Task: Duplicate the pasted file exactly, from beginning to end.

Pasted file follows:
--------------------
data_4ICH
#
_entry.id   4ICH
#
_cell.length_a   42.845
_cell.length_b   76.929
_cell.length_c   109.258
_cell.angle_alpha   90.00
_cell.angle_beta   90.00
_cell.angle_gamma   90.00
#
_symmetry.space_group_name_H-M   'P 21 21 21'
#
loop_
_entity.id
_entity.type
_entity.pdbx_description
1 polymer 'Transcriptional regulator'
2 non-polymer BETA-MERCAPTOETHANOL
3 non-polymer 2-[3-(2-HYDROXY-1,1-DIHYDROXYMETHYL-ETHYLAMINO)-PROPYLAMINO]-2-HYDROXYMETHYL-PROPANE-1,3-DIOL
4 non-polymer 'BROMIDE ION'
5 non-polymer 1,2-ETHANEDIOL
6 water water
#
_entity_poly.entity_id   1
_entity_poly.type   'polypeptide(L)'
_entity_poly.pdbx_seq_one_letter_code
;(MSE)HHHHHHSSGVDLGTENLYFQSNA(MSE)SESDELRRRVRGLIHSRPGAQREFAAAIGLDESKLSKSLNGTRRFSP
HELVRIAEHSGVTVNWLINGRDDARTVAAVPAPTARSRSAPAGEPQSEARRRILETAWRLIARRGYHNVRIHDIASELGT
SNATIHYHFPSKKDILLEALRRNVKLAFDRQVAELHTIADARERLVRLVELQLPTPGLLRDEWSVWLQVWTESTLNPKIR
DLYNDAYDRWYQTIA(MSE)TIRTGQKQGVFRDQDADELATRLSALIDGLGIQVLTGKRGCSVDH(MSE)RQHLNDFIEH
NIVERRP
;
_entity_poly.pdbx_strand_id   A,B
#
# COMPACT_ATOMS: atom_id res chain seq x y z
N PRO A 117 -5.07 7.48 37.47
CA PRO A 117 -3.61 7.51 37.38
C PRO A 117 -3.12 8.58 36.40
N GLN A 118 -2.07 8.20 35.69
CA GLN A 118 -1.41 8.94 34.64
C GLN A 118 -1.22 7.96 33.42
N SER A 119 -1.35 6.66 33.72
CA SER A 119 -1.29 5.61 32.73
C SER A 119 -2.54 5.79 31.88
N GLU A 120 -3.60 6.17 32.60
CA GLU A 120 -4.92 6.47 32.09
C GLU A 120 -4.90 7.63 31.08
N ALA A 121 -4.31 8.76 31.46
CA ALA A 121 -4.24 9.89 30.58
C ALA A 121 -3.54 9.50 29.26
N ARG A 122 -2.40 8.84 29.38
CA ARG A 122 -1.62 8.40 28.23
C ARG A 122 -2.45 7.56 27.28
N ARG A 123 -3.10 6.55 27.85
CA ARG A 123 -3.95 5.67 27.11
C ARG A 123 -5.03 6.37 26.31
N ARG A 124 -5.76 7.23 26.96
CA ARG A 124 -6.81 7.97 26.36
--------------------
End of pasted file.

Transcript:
data_4ICH
#
_entry.id   4ICH
#
_cell.length_a   42.845
_cell.length_b   76.929
_cell.length_c   109.258
_cell.angle_alpha   90.00
_cell.angle_beta   90.00
_cell.angle_gamma   90.00
#
_symmetry.space_group_name_H-M   'P 21 21 21'
#
loop_
_entity.id
_entity.type
_entity.pdbx_description
1 polymer 'Transcriptional regulator'
2 non-polymer BETA-MERCAPTOETHANOL
3 non-polymer 2-[3-(2-HYDROXY-1,1-DIHYDROXYMETHYL-ETHYLAMINO)-PROPYLAMINO]-2-HYDROXYMETHYL-PROPANE-1,3-DIOL
4 non-polymer 'BROMIDE ION'
5 non-polymer 1,2-ETHANEDIOL
6 water water
#
_entity_poly.entity_id   1
_entity_poly.type   'polypeptide(L)'
_entity_poly.pdbx_seq_one_letter_code
;(MSE)HHHHHHSSGVDLGTENLYFQSNA(MSE)SESDELRRRVRGLIHSRPGAQREFAAAIGLDESKLSKSLNGTRRFSP
HELVRIAEHSGVTVNWLINGRDDARTVAAVPAPTARSRSAPAGEPQSEARRRILETAWRLIARRGYHNVRIHDIASELGT
SNATIHYHFPSKKDILLEALRRNVKLAFDRQVAELHTIADARERLVRLVELQLPTPGLLRDEWSVWLQVWTESTLNPKIR
DLYNDAYDRWYQTIA(MSE)TIRTGQKQGVFRDQDADELATRLSALIDGLGIQVLTGKRGCSVDH(MSE)RQHLNDFIEH
NIVERRP
;
_entity_poly.pdbx_strand_id   A,B
#
# COMPACT_ATOMS: atom_id res chain seq x y z
N PRO A 117 -5.07 7.48 37.47
CA PRO A 117 -3.61 7.51 37.38
C PRO A 117 -3.12 8.58 36.40
N GLN A 118 -2.07 8.20 35.69
CA GLN A 118 -1.41 8.94 34.64
C GLN A 118 -1.22 7.96 33.42
N SER A 119 -1.35 6.66 33.72
CA SER A 119 -1.29 5.61 32.73
C SER A 119 -2.54 5.79 31.88
N GLU A 120 -3.60 6.17 32.60
CA GLU A 120 -4.92 6.47 32.09
C GLU A 120 -4.90 7.63 31.08
N ALA A 121 -4.31 8.76 31.46
CA ALA A 121 -4.24 9.89 30.58
C ALA A 121 -3.54 9.50 29.26
N ARG A 122 -2.40 8.84 29.38
CA ARG A 122 -1.62 8.40 28.23
C ARG A 122 -2.45 7.56 27.28
N ARG A 123 -3.10 6.55 27.85
CA ARG A 123 -3.95 5.67 27.11
C ARG A 123 -5.03 6.37 26.31
N ARG A 124 -5.76 7.23 26.96
CA ARG A 124 -6.81 7.97 26.36